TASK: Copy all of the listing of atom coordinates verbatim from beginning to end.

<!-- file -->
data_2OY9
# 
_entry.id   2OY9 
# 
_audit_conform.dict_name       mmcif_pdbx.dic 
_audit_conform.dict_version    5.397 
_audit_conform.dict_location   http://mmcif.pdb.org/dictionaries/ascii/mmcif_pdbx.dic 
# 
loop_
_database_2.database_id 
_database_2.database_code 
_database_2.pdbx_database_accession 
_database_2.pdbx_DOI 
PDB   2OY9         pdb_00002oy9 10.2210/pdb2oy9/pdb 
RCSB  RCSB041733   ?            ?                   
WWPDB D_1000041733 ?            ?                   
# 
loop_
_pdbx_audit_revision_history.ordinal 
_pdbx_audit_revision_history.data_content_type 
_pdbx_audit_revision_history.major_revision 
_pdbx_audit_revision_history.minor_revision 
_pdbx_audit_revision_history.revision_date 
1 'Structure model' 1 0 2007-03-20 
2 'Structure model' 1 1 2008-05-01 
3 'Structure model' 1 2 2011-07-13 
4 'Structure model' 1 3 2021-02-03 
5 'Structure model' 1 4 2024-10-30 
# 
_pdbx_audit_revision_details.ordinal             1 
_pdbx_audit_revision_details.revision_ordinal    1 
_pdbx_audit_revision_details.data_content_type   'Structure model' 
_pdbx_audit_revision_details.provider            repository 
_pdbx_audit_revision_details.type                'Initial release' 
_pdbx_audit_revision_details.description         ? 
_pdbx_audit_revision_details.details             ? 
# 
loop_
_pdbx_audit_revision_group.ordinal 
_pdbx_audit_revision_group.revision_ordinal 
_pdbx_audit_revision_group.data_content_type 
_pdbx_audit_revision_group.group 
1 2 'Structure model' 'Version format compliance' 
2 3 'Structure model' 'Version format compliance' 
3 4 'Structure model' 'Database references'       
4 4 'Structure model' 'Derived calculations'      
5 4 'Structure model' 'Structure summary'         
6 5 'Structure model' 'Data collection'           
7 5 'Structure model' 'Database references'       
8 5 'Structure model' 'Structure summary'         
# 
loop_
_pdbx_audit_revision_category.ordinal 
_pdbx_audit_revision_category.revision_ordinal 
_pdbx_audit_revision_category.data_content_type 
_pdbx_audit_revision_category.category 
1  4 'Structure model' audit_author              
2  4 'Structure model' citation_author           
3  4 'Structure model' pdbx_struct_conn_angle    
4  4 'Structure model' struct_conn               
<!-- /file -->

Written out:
data_2OY9
# 
_entry.id   2OY9 
# 
_audit_conform.dict_name       mmcif_pdbx.dic 
_audit_conform.dict_version    5.397 
_audit_conform.dict_location   http://mmcif.pdb.org/dictionaries/ascii/mmcif_pdbx.dic 
# 
loop_
_database_2.database_id 
_database_2.database_code 
_database_2.pdbx_database_accession 
_database_2.pdbx_DOI 
PDB   2OY9         pdb_00002oy9 10.2210/pdb2oy9/pdb 
RCSB  RCSB041733   ?            ?                   
WWPDB D_1000041733 ?            ?                   
# 
loop_
_pdbx_audit_revision_history.ordinal 
_pdbx_audit_revision_history.data_content_type 
_pdbx_audit_revision_history.major_revision 
_pdbx_audit_revision_history.minor_revision 
_pdbx_audit_revision_history.revision_date 
1 'Structure model' 1 0 2007-03-20 
2 'Structure model' 1 1 2008-05-01 
3 'Structure model' 1 2 2011-07-13 
4 'Structure model' 1 3 2021-02-03 
5 'Structure model' 1 4 2024-10-30 
# 
_pdbx_audit_revision_details.ordinal             1 
_pdbx_audit_revision_details.revision_ordinal    1 
_pdbx_audit_revision_details.data_content_type   'Structure model' 
_pdbx_audit_revision_details.provider            repository 
_pdbx_audit_revision_details.type                'Initial release' 
_pdbx_audit_revision_details.description         ? 
_pdbx_audit_revision_details.details             ? 
# 
loop_
_pdbx_audit_revision_group.ordinal 
_pdbx_audit_revision_group.revision_ordinal 
_pdbx_audit_revision_group.data_content_type 
_pdbx_audit_revision_group.group 
1 2 'Structure model' 'Version format compliance' 
2 3 'Structure model' 'Version format compliance' 
3 4 'Structure model' 'Database references'       
4 4 'Structure model' 'Derived calculations'      
5 4 'Structure model' 'Structure summary'         
6 5 'Structure model' 'Data collection'           
7 5 'Structure model' 'Database references'       
8 5 'Structure model' 'Structure summary'         
# 
loop_
_pdbx_audit_revision_category.ordinal 
_pdbx_audit_revision_category.revision_ordinal 
_pdbx_audit_revision_category.data_content_type 
_pdbx_audit_revision_category.category 
1  4 'Structure model' audit_author              
2  4 'Structure model' citation_author           
3  4 'Structure model' pdbx_struct_conn_angle    
4  4 'Structure model' struct_conn               